May 25, 1984
Appeal from the Supreme Court, Monroe County, Tillman, J.
Present — Doerr, J.P., Boomer, Green, O'Donnell and Schnepp, JJ.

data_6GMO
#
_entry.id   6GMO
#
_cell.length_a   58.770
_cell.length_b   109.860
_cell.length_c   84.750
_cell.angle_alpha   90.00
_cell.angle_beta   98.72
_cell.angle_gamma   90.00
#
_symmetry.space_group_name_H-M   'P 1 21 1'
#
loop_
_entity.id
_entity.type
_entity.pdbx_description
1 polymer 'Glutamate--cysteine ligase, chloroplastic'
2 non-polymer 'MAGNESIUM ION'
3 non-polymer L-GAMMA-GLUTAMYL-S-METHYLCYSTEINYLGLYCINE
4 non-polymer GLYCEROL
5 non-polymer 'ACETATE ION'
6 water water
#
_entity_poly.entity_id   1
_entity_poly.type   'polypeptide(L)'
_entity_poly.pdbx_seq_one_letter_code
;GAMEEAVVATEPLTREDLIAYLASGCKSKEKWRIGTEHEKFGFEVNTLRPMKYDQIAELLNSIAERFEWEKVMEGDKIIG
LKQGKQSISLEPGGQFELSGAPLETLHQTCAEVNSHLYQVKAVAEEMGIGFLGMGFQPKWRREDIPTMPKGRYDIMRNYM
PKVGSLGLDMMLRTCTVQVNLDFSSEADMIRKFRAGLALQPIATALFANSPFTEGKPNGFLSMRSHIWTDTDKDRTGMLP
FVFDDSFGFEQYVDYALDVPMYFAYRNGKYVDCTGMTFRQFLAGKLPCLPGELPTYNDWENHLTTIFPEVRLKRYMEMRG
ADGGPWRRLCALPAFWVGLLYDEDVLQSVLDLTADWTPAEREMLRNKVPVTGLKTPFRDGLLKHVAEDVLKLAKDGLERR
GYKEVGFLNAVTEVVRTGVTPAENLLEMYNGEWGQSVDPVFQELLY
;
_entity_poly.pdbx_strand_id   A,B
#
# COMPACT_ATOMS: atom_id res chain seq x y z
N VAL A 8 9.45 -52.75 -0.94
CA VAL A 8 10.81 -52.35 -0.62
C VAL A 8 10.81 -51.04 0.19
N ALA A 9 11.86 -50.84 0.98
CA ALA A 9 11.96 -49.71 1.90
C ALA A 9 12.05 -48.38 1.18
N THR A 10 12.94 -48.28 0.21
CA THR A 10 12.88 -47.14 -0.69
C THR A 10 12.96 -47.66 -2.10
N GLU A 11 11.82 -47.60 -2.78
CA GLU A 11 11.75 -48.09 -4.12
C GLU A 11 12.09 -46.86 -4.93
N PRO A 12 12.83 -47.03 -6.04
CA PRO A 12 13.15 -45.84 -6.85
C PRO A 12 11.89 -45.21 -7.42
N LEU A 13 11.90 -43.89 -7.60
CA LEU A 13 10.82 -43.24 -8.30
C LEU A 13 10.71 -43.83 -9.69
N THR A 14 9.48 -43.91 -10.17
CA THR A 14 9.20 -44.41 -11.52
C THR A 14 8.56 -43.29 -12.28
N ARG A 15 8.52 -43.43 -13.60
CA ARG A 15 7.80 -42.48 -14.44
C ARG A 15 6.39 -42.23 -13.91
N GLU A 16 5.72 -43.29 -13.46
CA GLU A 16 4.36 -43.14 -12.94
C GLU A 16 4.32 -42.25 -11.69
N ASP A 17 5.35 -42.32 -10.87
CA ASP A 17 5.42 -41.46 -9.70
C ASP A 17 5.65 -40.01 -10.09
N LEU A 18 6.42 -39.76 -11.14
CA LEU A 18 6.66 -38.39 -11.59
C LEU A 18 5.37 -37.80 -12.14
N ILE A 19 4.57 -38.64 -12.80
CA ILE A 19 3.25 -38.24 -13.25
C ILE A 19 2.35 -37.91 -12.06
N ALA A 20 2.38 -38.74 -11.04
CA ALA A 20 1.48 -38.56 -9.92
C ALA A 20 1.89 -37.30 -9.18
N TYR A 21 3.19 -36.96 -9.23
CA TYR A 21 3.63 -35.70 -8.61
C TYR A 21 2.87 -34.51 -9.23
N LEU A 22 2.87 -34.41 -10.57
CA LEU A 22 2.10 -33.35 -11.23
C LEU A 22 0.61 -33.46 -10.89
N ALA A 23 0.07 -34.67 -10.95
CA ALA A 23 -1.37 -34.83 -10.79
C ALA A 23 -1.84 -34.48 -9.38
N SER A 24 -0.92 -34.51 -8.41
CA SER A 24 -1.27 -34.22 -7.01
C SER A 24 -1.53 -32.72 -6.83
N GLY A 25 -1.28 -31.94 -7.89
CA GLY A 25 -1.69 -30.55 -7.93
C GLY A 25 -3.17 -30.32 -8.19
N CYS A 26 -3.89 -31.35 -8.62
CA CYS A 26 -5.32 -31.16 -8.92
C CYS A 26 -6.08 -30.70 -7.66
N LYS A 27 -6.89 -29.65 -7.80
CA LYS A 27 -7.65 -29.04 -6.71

Order unanimously reversed, on the law and facts, with costs, and motion denied. Memorandum: Plaintiff and defendant (third-party plaintiff) appeal from an order of Special Term dismissing plaintiff's complaint as against the third-party defendant on the grounds of neglect to prosecute (CPLR 3216). We reverse. ¶ The threshold issue on this appeal is the question of law office failure. That plaintiff's action has merit which is supported by the record is not seriously in dispute. At the time the instant matter came before the court, Special Term was constrained to grant the motion on the basis of existing case law which held that "law office failures" as a matter of law are insufficient to defeat a motion to dismiss for failure to serve pleadings ( Barasch v Micucci, 49 N.Y.2d 594) or notes of issue ( Crucilla v Howe Richardson Scale Co., 80 A.D.2d 575; Abrams, Kochman, Rathskeller v Esquire Motels, 79 A.D.2d 879). By the subsequent enactment of CPLR 2005, courts are now permitted to exercise discretion to excuse delay or default resulting from law office failure. This discretion extends not only to pleading defaults, but also encompasses nonpleading situations which arise pursuant to CPLR 3216 motions ( Eldre Components v Comten, Inc., 97 A.D.2d 940; Siegel, Supplementary Practice Commentaries, McKinney's Cons Laws of NY, Book 7B, 1970-1983 Supp Pamph, CPLR C3216:30, pp 383-384). Indeed, the statute (CPLR 3216, subd [e]) provides that the court may grant a motion brought for want of prosecution unless the "party shows justifiable excuse for the delay" in complying with a demand to file a note of issue. ¶ The record reveals that after receiving the 90-day notice from the third-party defendant, plaintiff's attorney sought to schedule depositions of defendant needed to complete discovery. Defendant's attorney was to be on vacation and wrote a letter to plaintiff indicating that depositions should be scheduled to accommodate this situation. Plaintiff's motion papers also contain an affidavit detailing efforts during the 90-day period to schedule deposition. Two weeks before the expiration of the 90-day period, a business partner of plaintiff's attorney in an unrelated business died, requiring the attorney to divert his attention to this business for a brief period. The motion to dismiss for want of prosecution was brought 14 days after the expiration of the 90-day statutory period. Under the circumstances, a justifiable excuse for the delay has been demonstrated and in the exercise of discretion the motion to dismiss should be denied. ¶ In view of the foregoing, we need not address the other issues raised by the third-party plaintiff.